When batting, I like to watch the ball right through its entire journey. This journey begins at the beginning of the bowler’s run up, and ends when the ball makes contact with my bat. If you can do this for every ball that you face, you will give yourself a much higher chance of hitting the ball out of the middle of the bat, and if you’re hitting the ball regularly out of the middle of the bat, then you’ll be displaying perfect timing. If you want to time your shots better, then you need to give your brain as much information about the delivery that you’re receiving as possible, and this information is gathered by the eyes!

A lot of batsmen struggle to maintain the concentration that is required to watch the ball closely for every delivery that they face. Therefore, I’ve written a separate post which will give you loads of little tips and tricks that will help you to do that – you can read it by clicking here!

Transfer Your Weight Into Your Shots

When playing certain shots in cricket, we don’t have to hit the ball as hard if we transfer our weight into the ball at the correct time. To hit the ball to the boundary, we have to generate force on the ball, and if we are moving our weight forwards into the ball as we strike it, we can generate large amounts of force without swinging the bat as aggressively.

This tip is mostly applicable to front foot shots, as these require us to move forwards towards the ball. The shots where this tip will be the most beneficial are as follows:

  • The straight drive
  • The cover drive
  • The on drive
  • The square drive
  • The front foot leg glance

You can transfer your body weight into the ball in two main ways. The first is by moving your front foot forwards down the pitch, and the second is by getting your head forwards and over the ball. Both of these are equally effective and you should try to do both whenever you receive a full length delivery. If you time these movements correctly you will be able to generate a decent amount of power without much backswing or follow through of the bat.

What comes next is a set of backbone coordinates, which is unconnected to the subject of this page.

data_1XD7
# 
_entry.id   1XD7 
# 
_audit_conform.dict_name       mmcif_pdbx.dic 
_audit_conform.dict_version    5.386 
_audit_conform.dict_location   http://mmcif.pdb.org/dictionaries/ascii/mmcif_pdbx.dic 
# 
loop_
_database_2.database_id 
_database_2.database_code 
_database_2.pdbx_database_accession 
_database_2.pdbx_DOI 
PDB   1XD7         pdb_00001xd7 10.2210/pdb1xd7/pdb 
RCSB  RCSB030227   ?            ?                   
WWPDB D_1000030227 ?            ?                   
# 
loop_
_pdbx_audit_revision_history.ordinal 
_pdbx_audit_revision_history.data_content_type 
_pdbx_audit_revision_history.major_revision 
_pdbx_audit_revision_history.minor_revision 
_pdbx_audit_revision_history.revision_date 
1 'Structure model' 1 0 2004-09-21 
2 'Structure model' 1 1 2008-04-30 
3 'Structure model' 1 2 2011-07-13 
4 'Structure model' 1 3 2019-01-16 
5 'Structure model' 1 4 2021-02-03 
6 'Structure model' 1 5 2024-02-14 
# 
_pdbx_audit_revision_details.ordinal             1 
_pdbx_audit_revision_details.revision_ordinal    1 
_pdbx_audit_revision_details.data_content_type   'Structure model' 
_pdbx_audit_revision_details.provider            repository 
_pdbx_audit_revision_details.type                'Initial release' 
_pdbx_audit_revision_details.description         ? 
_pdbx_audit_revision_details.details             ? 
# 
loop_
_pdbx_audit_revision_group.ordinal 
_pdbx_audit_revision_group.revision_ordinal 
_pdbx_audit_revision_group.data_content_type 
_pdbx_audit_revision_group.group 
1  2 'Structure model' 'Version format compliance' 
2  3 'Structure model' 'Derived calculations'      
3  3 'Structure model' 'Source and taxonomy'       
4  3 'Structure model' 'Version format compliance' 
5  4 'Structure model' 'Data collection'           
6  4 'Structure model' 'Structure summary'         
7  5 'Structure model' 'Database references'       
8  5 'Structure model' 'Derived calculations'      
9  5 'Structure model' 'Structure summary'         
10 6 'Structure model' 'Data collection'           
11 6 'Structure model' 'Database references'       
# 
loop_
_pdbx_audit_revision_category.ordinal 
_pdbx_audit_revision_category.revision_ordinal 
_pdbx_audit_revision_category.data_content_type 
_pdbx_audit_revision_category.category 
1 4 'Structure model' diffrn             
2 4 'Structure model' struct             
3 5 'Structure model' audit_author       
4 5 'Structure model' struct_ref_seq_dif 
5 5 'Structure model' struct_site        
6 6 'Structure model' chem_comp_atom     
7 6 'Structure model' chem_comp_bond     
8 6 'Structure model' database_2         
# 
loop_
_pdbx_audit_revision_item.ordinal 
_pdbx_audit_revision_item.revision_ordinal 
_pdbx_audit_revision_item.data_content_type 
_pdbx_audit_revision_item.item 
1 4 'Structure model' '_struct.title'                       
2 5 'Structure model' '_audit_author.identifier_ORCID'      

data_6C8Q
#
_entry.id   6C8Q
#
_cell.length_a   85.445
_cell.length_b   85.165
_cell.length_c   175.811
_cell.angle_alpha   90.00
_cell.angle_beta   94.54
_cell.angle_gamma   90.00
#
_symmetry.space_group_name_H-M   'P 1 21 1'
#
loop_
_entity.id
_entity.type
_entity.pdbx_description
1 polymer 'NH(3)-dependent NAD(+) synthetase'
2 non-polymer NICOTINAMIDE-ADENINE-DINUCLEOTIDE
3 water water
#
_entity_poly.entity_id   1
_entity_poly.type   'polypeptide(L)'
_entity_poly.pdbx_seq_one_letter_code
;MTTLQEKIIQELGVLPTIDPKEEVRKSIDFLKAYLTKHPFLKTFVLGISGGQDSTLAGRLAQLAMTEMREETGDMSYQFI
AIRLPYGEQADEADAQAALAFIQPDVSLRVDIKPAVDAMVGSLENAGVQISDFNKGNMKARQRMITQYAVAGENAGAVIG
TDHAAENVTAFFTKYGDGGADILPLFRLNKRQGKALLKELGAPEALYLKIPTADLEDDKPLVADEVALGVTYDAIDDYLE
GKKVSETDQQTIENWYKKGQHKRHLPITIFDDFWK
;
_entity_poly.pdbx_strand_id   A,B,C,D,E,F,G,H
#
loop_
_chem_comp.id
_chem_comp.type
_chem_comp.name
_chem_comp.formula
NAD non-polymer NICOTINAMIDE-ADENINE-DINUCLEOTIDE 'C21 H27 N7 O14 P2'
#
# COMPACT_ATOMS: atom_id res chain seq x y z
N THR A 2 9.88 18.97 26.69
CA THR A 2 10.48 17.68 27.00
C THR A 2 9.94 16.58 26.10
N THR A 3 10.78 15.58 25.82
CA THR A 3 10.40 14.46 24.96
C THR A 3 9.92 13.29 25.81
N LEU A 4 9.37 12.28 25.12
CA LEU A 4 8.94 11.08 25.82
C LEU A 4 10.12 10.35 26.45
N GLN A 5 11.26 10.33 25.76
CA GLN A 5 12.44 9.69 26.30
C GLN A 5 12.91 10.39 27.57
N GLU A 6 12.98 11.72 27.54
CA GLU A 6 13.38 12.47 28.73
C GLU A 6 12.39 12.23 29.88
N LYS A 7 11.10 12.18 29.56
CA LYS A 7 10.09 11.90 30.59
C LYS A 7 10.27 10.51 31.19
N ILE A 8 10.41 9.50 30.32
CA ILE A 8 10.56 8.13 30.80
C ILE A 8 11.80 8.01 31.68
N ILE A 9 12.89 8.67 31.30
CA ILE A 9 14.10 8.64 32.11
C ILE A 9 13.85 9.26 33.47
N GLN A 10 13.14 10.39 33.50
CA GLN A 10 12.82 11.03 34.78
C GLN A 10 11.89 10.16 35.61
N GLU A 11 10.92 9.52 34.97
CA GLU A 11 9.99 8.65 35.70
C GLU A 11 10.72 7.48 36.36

Batsmen who don’t move their front foot towards the ball or get their head over the ball have a tendency to lunge at the ball with the bat, and this makes it much harder to play a well timed shot!

Try To Play The Ball Late

If you were to ask a selection of professional batsmen what the key to batting was, I’m sure many of them would tell you that you need to learn to ‘see the ball early & play it late’. As we’ve already discussed in this post, seeing the ball as it leaves the bowlers hand and quickly picking up the line and length of the delivery gives you a huge advantage. The quicker you can do this, the more time you give yourself to play the perfect shot in response to the ball. In addition to this, the earlier you pick up the flight of the ball, the longer you can wait to play it. This is referred to as ‘playing the ball late’ and by doing so you’ll give yourself a much better chance to weigh up the speed and bounce of the ball in order to time your shot perfectly.

The key with playing the ball late is letting the ball come to you and hitting it once it reaches you, which is often described as ‘playing the ball under your eyes’. Some batsmen who don’t pick up the line and length of the ball early will go searching for the ball, playing with the bat well out in front of their body. Batting in this way makes it much less likely that you’ll get a good connection with the ball.

Obviously, with some shots such as the hook or the pull shot, playing the ball late and under your eyes is not advisable, and more often than not it’s impossible! But with most other cricket shots that you play, including drives, square cuts, uppercuts and leg side flicks, it will benefit you to wait that little bit longer for the ball to get closer to you. The diagram below illustrates the difference between playing the ball late and playing the ball early and how delaying your shot can benefit you!

Playing the ball late vs playing the ball early
These Photos Illustrate The Differences Between Playing The Ball Early & Playing The Ball Late